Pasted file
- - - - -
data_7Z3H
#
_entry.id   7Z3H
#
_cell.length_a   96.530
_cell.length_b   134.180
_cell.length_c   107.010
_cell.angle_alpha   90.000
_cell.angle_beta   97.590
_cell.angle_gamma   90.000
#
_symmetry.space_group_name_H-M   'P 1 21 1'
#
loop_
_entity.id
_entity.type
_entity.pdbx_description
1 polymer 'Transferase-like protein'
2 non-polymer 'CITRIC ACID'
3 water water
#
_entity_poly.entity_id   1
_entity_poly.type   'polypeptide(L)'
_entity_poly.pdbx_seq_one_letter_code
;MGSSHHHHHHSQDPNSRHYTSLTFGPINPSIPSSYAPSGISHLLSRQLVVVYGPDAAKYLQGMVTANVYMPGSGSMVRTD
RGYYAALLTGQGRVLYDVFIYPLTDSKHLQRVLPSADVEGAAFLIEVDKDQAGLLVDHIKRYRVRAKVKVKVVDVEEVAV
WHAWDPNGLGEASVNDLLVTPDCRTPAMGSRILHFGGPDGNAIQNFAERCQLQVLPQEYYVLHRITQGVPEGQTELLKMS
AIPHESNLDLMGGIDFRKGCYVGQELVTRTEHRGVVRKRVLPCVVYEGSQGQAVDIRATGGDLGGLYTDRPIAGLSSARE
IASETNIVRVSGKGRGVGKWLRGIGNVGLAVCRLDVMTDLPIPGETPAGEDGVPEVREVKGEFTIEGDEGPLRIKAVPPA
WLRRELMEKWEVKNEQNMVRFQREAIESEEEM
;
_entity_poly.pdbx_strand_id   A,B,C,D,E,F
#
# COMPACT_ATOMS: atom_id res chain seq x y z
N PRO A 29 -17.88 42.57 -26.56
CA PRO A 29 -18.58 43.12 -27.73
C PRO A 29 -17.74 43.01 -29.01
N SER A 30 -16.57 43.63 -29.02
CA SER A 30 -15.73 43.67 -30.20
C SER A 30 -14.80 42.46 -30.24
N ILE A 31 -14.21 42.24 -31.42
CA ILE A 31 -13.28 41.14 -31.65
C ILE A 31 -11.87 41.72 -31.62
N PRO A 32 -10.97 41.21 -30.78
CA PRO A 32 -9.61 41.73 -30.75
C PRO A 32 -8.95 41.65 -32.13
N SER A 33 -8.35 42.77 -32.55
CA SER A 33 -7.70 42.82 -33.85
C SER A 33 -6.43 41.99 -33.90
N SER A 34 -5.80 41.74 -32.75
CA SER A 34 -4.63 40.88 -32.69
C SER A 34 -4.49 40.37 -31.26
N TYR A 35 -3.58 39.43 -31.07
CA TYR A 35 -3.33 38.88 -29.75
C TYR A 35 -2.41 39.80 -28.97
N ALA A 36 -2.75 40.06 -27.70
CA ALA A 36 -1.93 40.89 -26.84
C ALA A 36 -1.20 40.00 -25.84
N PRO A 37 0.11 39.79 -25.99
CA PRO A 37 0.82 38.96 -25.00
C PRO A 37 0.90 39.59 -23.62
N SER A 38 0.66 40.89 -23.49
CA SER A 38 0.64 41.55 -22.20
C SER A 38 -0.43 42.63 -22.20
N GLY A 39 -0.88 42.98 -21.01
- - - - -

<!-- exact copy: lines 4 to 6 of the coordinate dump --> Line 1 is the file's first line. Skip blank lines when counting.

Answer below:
#
_cell.length_a   96.530
_cell.length_b   134.180